Japanese Foreign Minister Yohei Kono has announced the launch of closer cooperation with the Gulf, notably in the water sector, and an initiative to improve understanding of Islam, Qatari newspapers reported Wednesday.
"I have a cooperation plan with the Gulf states to develop water resources due to the region's needs for drinking water," he said at a function in the Qatari capital late Tuesday. "This plan has already been launched with a pioneer project in Saudi Arabia, an experiment which Japan wants to extend to the other five" Gulf desert monarchies which rely heavily on desalination, he said, offering Japanese expertise.
He said resource-poor Japan did not want to restrict links with its leading oil suppliers to the energy sector alone. On the cultural front, Tokyo wants to keep a distance from "western prejudices" on Islam and has set up a committee for Islamic studies within the Japanese foreign ministry, said Kono, who started a Gulf tour on Tuesday.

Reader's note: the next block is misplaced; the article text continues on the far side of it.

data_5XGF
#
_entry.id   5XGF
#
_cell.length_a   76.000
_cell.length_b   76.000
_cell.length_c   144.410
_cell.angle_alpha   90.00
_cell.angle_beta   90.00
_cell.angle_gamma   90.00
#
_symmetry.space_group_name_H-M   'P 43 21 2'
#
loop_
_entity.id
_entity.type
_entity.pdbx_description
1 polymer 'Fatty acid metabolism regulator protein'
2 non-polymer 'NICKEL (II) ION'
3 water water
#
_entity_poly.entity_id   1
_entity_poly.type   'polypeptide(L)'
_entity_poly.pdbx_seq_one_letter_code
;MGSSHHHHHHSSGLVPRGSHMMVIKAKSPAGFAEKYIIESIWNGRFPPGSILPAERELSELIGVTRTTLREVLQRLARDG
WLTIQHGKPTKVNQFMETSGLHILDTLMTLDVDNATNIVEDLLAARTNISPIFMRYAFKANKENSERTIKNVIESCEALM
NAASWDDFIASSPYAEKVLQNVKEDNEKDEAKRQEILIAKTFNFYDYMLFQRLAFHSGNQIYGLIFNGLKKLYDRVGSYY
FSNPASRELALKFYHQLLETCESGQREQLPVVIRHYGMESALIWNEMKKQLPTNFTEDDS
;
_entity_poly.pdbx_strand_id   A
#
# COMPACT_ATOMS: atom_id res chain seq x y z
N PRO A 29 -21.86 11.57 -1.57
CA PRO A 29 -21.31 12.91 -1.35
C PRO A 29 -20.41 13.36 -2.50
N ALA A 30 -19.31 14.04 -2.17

"The United Nations has declared the current year as the year of dialogue between civilizations and I have been keen on undertaking this tour this year in order to work towards a more consolidated framework of relations with the Gulf countries," he said. "We look forward to exchange of visits among the intelligentsia, academics and specialists."
Kono, who is to travel on to the United Arab Emirates, Kuwait and Saudi Arabia, also underlined the importance of maintaining Gulf security "to the Japanese economy and the world."
Seventy percent of Qatar's exports of crude and natural gas goes to Japan. In 1999, trade between Japan and the six Gulf monarchies amounted to 32 billion dollars, according to Kono. — (AFP, Doha)
© Agence France Presse 2001
© 2001 Mena Report (www.menareport.com )